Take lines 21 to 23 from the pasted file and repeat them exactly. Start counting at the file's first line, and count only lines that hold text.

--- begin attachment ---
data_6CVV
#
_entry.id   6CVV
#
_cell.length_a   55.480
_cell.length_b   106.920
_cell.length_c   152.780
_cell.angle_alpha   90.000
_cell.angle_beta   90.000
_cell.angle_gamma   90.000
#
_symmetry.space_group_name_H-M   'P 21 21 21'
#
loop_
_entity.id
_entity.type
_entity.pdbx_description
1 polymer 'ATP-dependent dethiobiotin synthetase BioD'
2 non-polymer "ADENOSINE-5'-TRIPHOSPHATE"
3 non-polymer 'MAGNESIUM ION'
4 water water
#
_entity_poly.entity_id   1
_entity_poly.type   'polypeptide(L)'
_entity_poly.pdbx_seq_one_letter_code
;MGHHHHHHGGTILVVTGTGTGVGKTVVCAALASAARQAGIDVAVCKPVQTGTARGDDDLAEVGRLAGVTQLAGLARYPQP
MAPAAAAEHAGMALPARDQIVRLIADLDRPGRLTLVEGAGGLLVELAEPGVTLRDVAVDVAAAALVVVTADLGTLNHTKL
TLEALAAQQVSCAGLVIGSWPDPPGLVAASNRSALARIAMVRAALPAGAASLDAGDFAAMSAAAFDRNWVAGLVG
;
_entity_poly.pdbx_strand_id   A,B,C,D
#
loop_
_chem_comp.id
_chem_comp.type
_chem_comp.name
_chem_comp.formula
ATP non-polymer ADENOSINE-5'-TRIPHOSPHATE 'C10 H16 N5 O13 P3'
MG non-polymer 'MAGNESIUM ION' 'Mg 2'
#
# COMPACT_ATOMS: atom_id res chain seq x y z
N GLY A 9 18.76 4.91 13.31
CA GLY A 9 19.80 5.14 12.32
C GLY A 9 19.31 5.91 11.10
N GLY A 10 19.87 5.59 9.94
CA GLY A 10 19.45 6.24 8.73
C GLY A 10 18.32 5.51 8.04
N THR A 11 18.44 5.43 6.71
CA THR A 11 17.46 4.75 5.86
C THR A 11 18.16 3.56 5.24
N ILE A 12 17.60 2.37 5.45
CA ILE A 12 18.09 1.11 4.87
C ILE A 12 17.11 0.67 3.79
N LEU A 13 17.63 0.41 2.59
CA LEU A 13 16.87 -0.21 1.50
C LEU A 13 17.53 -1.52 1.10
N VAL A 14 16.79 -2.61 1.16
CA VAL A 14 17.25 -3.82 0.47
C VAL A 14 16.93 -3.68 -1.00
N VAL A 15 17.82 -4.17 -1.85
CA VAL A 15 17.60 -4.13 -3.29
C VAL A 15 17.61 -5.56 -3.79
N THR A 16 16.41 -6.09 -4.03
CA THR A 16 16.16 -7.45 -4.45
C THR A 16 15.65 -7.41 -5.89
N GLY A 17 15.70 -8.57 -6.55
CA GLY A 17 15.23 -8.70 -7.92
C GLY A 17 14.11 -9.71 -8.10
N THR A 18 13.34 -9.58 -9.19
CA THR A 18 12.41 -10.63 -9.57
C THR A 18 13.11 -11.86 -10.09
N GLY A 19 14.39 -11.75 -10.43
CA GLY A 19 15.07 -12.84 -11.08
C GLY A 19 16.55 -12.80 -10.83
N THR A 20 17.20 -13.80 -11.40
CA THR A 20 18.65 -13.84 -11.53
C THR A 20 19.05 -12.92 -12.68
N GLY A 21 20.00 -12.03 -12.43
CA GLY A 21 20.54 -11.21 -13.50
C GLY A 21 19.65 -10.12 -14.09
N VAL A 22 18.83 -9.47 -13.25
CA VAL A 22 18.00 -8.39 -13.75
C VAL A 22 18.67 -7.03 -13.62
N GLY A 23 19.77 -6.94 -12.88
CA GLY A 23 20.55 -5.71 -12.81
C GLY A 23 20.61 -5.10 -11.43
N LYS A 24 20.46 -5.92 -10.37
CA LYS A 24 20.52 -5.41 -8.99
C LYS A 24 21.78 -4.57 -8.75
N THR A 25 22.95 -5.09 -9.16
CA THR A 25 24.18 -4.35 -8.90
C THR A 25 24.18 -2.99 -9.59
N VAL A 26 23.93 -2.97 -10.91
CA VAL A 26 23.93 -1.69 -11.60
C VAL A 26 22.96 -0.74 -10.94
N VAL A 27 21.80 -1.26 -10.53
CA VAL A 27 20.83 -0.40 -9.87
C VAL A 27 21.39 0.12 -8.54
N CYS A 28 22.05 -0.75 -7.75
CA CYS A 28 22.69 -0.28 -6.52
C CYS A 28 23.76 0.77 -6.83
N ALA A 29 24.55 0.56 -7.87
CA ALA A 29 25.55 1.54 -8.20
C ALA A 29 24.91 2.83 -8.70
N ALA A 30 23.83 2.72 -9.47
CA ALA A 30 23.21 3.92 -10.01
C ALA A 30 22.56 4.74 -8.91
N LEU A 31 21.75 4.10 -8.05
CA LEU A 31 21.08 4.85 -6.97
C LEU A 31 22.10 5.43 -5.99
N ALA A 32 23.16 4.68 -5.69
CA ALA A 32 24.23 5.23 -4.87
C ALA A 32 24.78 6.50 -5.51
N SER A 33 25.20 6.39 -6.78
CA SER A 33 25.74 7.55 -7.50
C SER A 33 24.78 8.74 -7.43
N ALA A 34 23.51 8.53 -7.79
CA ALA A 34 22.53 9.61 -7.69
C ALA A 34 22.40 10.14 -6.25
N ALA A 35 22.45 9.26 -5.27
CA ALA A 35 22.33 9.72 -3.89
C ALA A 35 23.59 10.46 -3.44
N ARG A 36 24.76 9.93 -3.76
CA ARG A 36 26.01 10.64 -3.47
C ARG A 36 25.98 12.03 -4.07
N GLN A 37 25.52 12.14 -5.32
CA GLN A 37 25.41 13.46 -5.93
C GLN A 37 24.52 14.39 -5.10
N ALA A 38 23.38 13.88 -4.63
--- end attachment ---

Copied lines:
4 water water
#
_entity_poly.entity_id   1